March 27, 2018
Sitting in silence at my desk in The Globe office two weeks ago, I read an article in The New York Times that moved me to tears.
I was waiting to copy edit our last layout for the evening, well after most of our staff had already left. Instead of doing the pile of homework I had stacking up, I decided to peruse “The Tipping Equation,” by Catrin Einhorn and Rachel Abrams instead.
The eye-catching splash page adorning this multimedia layout immediately pulled me in. Reading, hearing and watching women share countless stories of sexual harassment in restaurants kept me engaged to the very end.
This article is the most connected I’ve felt to a story in a long time.
As someone who has worked in the restaurant industry for years, I can attest to the fact that sexual harassment is often part of the average work day.
In the wake of the international movement to expose sexual harassment, it is long overdue that we turn our scrutiny to an industry that seemingly normalizes, even encourages sexual harassment from customers, management and coworkers.
The “sex sells food” mentality just isn’t right. It heaps on an extra burden for many workers with too much weight already upon their shoulders.
I don’t think I even realized the amount of sexual harassment I’ve personally dealt with in this type of work environment until I read this. I can’t tell you how many times working in a bar has made me feel uncomfortable, ashamed, frustrated, wishing I could afford to work somewhere that didn’t use the way I looked to sell their product.
The employment of this complete multi-media technique of storytelling packs a bigger punch.
The writers address that precarious boundary waitresses live with regarding their work – dressing themselves up for tips, but not too much to attract unwanted attention or advances from customers.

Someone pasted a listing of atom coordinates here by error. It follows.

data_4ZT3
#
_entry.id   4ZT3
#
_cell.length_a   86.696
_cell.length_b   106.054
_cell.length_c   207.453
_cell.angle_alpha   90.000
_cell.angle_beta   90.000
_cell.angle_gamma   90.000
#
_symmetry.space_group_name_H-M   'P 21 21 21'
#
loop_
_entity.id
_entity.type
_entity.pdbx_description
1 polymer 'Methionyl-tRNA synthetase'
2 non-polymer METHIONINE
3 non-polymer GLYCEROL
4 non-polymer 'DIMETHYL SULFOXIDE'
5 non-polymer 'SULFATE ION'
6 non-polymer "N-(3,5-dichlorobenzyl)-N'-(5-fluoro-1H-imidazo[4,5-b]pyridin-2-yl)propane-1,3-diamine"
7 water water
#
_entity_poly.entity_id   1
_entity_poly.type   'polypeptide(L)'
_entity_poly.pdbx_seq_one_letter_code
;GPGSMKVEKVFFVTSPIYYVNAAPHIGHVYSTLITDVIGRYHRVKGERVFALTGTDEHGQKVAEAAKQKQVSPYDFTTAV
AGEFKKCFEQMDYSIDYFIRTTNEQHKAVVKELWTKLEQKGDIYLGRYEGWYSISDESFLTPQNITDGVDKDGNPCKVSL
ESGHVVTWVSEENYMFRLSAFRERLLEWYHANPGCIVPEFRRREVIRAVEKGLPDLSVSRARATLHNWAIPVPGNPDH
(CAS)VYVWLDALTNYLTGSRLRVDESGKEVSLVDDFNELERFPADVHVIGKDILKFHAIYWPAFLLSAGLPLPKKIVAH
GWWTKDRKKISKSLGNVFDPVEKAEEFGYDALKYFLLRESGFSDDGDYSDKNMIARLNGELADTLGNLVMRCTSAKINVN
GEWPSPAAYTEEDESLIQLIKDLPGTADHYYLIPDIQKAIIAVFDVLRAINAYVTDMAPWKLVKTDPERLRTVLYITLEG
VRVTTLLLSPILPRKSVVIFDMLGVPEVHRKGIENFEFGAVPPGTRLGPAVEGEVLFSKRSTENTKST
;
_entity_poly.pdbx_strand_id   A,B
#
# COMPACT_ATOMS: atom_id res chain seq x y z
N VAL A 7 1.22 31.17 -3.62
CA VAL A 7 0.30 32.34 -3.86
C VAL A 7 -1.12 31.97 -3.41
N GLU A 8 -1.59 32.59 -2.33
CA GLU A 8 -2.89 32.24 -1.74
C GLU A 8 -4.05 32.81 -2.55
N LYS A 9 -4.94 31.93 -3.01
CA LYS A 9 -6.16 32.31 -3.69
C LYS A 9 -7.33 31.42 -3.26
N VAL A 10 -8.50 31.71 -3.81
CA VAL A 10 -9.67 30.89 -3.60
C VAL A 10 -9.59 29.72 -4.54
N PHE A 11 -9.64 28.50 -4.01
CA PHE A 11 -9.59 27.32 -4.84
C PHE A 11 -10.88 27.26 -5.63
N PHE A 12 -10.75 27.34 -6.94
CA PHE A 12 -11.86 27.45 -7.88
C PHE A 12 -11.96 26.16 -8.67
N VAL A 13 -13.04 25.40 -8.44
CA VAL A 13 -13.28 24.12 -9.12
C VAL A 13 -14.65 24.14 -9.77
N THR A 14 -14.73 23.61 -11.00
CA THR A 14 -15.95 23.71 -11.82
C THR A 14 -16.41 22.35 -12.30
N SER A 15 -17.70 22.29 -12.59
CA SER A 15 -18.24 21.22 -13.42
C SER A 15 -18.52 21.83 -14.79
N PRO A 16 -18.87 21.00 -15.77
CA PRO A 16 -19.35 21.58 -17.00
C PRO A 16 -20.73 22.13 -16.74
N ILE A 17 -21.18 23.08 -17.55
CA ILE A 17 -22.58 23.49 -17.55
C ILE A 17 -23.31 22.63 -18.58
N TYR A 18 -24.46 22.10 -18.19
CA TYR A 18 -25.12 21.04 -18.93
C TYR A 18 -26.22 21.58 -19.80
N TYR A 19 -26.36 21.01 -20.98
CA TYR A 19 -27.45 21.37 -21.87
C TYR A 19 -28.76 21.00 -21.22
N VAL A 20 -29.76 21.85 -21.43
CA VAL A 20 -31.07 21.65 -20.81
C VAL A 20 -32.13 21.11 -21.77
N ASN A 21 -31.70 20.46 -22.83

This is a line I’ve been balancing for years, a realization that saddens me. In this twisted society, women can’t dress themselves up without considering the consequences that may involve. Their bodies aren’t solely their own, but society’s to judge how they feel appropriate. They cast their votes with a percentage of their check.
It’s disgusting that we live in a society where millions of women have to worry about not being able to pay their bills, pay for their education or feed their babies if they speak up for themselves. I’m tired of the way servers are treated.
So many women in this industry realize it at some point – their income relies on the public’s “generosity.” Oftentimes customers can take their “tipping power” to a shameful level, where they make women feel trapped by their harassment just because they need the money to pay their bills or feed their children.
I was filled with gratitude to see The Times tackle sexual harassment in an industry that employs nearly three million people. The field is often filled with young people trying to work their way through getting an education, sacrificing social lives and schoolwork to do so; or single mothers who have to work nights and weekends to bring home the best tips to their children.
Please read this article and remember these brave women’s voices when you go out to eat. Treat the wait-staff like people, not like dolls you own. A server has the responsibility to give you nice, prompt service – not to fulfill your sexual fantasies.
See this and more at The Globe.